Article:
It really is quite easy to click on internet pornography by accident.
There’s a persuasive argument that the whole of the modern world, as shaped by the internet, is an accidental by-product of the insatiable global market for new, easier, cheaper, faster and more private ways of looking at bare boobies.
The clean and useful bit of the web is, in this account of it, but an apologetic cluster of barnacles hitching a ride on a great grizzled baleen whale of filth.
Far and away the most plausible thing about Neil Parish’s account of himself, then, was his claim that he’d arrived on a pornographic website by mistake. There is the mortifying ring of truth about his claim that, in fact, he came a cropper while shopping for tractors on the internet: ‘I did get into another website that had a very similar name and I watched it for a bit, which I shouldn’t have done.’
Funnily enough, this very story – in a sort of brain-frying postmodern mise-en-abyme – caused me to navigate to a pornographic website myself. I’d seen mention on social media of an MP caught watching smutty stuff in the Commons, so of course I instantly Googled ‘porn MP’ to find out what was what (the situation was made worse by my typing ‘MO’ instead of ‘MP’ the first time, and autocomplete thinking I meant ‘mommy’ – which, gosh). But we’ve all been there or thereabouts. I look back on partygate (‘BJ punishment’) and the Libor scandal (‘rate pegging’) with a shudder.
So, sympathies to him there. And, I guess, some sympathy with the ‘moment of madness’ he confessed to subsequently – when he navigated to ‘Tractor Mommy’, or whatever it was called, for a second time deliberately. When you chance on a bit of filth by accident, the content does tend to be what I believe those in the business like to call ‘sticky’.
Clearly, a remotely sensible and responsible person, even if that first glimpse had his eyes bouncing around like deely boppers, would have waited for a private moment to return to the scene; rather than, say, logging back on a quiet corner of the Commons while waiting for a vote.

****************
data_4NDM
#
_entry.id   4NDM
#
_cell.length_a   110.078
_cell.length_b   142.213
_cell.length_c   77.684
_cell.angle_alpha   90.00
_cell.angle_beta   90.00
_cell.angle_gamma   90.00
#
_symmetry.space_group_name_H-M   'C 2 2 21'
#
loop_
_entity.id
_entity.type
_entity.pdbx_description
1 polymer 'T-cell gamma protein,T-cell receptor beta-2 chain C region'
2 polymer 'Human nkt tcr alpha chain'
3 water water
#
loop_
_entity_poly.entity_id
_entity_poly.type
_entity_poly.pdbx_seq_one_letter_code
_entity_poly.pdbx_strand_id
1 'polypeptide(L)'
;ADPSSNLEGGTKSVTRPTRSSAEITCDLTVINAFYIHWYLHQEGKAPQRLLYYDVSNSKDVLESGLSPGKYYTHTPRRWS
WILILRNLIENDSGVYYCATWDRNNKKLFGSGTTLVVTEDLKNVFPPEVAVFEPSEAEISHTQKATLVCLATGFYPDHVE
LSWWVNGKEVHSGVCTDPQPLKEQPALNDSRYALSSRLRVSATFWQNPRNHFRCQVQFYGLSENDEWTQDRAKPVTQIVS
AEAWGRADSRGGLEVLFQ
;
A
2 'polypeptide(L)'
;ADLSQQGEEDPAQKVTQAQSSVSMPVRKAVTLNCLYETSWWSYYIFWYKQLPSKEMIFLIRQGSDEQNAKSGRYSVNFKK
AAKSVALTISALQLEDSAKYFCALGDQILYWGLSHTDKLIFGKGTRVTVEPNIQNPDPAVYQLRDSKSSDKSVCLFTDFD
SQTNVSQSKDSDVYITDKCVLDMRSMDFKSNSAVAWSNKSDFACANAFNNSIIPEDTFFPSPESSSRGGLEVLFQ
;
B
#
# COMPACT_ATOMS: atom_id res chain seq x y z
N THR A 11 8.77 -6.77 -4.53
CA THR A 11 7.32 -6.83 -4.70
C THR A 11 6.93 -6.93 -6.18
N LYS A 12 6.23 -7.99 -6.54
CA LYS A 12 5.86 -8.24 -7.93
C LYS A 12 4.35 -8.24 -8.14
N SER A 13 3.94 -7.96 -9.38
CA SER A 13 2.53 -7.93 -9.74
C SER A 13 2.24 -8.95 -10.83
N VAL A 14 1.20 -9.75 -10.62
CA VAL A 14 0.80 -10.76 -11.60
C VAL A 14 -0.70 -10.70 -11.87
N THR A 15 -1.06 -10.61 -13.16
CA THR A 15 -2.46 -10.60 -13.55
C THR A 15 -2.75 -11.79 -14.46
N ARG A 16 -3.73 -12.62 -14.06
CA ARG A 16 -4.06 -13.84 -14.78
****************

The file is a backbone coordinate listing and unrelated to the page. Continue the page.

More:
Yet one way and another, this incident has led to a good deal of editorial bloviating about the ‘culture of misogyny’ in the House of Commons, and a wider fusillade of tut-tutting about pornography itself. Is pornography an evil? Does it encourage the objectification of women or participate in their exploitation? Does it degrade the moral character to look at it? The answer to these questions, if you ask me, is: sort of, almost certainly, most of the time, search me, and thank goodness for private browsing mode.
But these questions, worthwhile and serious though they undoubtedly are, seem to me gigantically beside the point in this case. This poor booby, who has reached the front pages for the first time in the most humiliating way possible, offered an excuse that rivalled Ron Davies’s badger-watching (remember that?) for sheer Pooterishness – and which also, surely, missed the point. Though the fact he was looking at porn undoubtedly makes his transgression more embarrassing, that is not the substance of it. The substance of his transgression, to put it simply, is that he was dicking around on his phone when he was supposed to be helping make the laws of the country.
He was on the clock. What possesses him to think – and hence to offer as an excuse – that shopping for tractors while he’s supposed to be attending a Commons debate would have been absolutely fine, while shopping for MILFs is a resigning matter? That, if you ask me, is the only wider question in this whole sorry saga. Is there any good reason that MPs should be allowed to have their smartphones in the Chamber of the House of Commons at all? We pay these people to pay attention to the details of legislation. The basic principle of representative democracy, to paraphrase Edmund Burke, is: they listen to each other drone on so we don’t have to. We certainly don’t pay them to sit playing Candy Crush or catching up on Slow Horses, to tweak their Sainsbury’s shop, check their follower count on Twitter or drool covetously over the vital statistics of the new season’s Massey Fergusons.
As for the porn aspect of it, incidentally, it seems a bit rum that the people in charge of the WiFi in the Palace of Westminster have yet to tumble to a technology that every family with an eleven-year-old has long known about – that is, Sky Broadband Shield. It’s the matter of a moment to set the router of any major broadband provider to block adult content.
In our house, we know that children, no matter how piously they promise to be good, can’t be trusted to keep the web browsers of their smartphones on the straight and narrow; and certainly can’t be trusted to have Minecraft within arm’s reach when they’re supposed to be doing their homework. That’s why we remove the temptation from them at source. Middle-aged MPs have considerably more sense of entitlement and far poorer impulse control than most eleven-year-olds, so should be treated accordingly by the grown-ups in the building. Let’s turn SafeSearch firmly on – and have everyone hand his phone in for safekeeping before he’s allowed to sit in the Chamber. <//>
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